I remember school holidays, when I was about eight or nine, I was staying with my grandparents. We went clothes shopping one of the days – I’m suddenly getting flashbacks of the two-piece purple tracksuit I got – and I remember that my grandma was encouraging me to be more purposeful with the items I was choosing.
She asked, “What do you already have that you could wear it with?” and “How often will you wear this?”
Okay, Mama, fair enough, but I like it – isn’t that enough?
Recently I’ve been thinking a lot more about the clothes in my wardrobe. Since moving into my own tiny apartment earlier in the year, I’ve reduced the amount of clothes in my wardrobe quite considerably.
At the risk of channelling my inner Marie Kondo, I’ve given away just about everything that, for whatever reason, I don’t wear.
As a result, I’m left with… not enough clothes that go well together. It’s possible that if I’d listened to my grandma more, I wouldn’t be in this mess now.
So as I start thinking about the clothes I’m going to buy, I’m thinking about how I can be more purposeful about it.
Although I’m sure there’ll be exceptions, I’ve come up with some “rules” to help me keep me on track.
1. Stick to a colour palette
Perhaps I’m just a product of Melbourne, but a lot of my wardrobe is black… and not a whole lot else. What other colours I do have aren’t chosen with a particular scheme in mind, and so they don’t go well together.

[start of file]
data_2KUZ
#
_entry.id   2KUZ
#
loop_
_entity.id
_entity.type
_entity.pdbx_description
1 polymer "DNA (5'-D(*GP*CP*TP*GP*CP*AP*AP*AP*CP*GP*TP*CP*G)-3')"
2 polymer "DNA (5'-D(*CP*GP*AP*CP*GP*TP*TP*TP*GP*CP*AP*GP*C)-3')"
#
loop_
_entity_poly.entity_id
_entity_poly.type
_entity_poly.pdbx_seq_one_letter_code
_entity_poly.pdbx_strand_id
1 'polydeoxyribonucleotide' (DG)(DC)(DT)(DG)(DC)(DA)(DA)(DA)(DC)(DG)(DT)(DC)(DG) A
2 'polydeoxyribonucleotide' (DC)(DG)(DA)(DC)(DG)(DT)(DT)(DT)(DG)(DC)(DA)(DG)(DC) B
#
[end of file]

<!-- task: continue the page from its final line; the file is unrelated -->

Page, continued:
So I’ve been thinking about the colours I really love wearing. The ones that look good on me, and the ones that look good together.
Mustard, burgundy, plum, turquoise and navy (alongside black, white, grey and tan for support) – these are the colours I plan to base my new wardrobe on.
I love these colours, mixed and matched. They’re quite autumnal, I think, but I can see myself wearing them throughout the year!
Will I wear other colours…? Yes. Sometimes you need a pop of red, and I love to wear bottle green. But if they’re the exceptions while these five colours are the rule, at least it’ll reduce the amount of garments I can’t wear with anything else.
2. Be honest with myself
If I do as my Mama told me and ask myself what I already have that I can wear with something new, I’m really going to have to be honest and specific about it.
I know I’ll have a tendency to overestimate its versatility. So I’m going to have to answer myself very truthfully:
- What else can I wear this with?
- Is this a flattering colour on me?
- How often will I wear this?
Something I’ve found myself struggling with a bit the past few years has been that I’ve bought new things that I have actually had other clothes in my wardrobe to go with it… only to find none of my shoes do. I’m going to think carefully about full outfits from now on.
3. Never buy something just because it’s cheap, or because it’s on sale
Aside from the obvious ethical concerns, buying clothes just because they’re cheap is often a quick trip to buyers remorse for me. If I’m already not good enough at really thinking about the clothes I’m buying, this is multiplied tenfold when said garment is cheap as chips.
4. Make more of my own clothes
The one true way to get full control of fit, colour and style in my wardrobe is to make more clothes myself. I used to do it a lot. I rarely do now – even though I’ll be making my wedding dress next year! Time to crack out the old sewing machine and get stitching!
5. Plan upcoming purchases
I often leave shopping right until the moment I need something specific or new. I go in blind, and, like a magpie, just gravitate to things that stand out to me. How much better would my wardrobe be if I thought about the gaps in it, the things I really want to wear, and I searched for them with purpose?
I’d be able to make better use of sales – and sewing projects – by identifying and filling specific gaps.
How do you buy your clothes? Do you go by any rhyme or reason?